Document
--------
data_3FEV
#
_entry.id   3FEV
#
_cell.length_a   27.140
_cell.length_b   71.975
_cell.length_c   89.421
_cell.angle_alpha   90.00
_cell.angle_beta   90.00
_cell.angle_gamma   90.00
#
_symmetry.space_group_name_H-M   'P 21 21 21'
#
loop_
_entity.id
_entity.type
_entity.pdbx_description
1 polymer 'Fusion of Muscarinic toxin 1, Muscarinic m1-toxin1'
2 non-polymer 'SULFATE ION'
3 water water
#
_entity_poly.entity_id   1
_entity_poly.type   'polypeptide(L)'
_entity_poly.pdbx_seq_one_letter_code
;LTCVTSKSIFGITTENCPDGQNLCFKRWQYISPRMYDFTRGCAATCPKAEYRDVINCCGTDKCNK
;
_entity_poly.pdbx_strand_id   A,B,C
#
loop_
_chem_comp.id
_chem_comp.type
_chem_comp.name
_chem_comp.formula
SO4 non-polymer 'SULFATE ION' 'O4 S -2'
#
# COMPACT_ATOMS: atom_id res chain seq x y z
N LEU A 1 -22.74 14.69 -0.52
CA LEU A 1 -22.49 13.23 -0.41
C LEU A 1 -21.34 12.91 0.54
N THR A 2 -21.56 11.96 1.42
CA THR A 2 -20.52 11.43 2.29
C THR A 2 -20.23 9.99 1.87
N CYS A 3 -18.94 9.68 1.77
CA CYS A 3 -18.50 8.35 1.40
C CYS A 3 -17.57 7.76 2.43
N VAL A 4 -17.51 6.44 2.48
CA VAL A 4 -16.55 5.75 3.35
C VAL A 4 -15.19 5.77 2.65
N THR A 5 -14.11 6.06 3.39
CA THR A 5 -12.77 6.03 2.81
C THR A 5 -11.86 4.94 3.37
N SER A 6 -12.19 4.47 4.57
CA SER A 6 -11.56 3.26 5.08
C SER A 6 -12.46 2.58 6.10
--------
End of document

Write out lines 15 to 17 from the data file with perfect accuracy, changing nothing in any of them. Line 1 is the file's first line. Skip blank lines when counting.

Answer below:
_entity.id
_entity.type
_entity.pdbx_description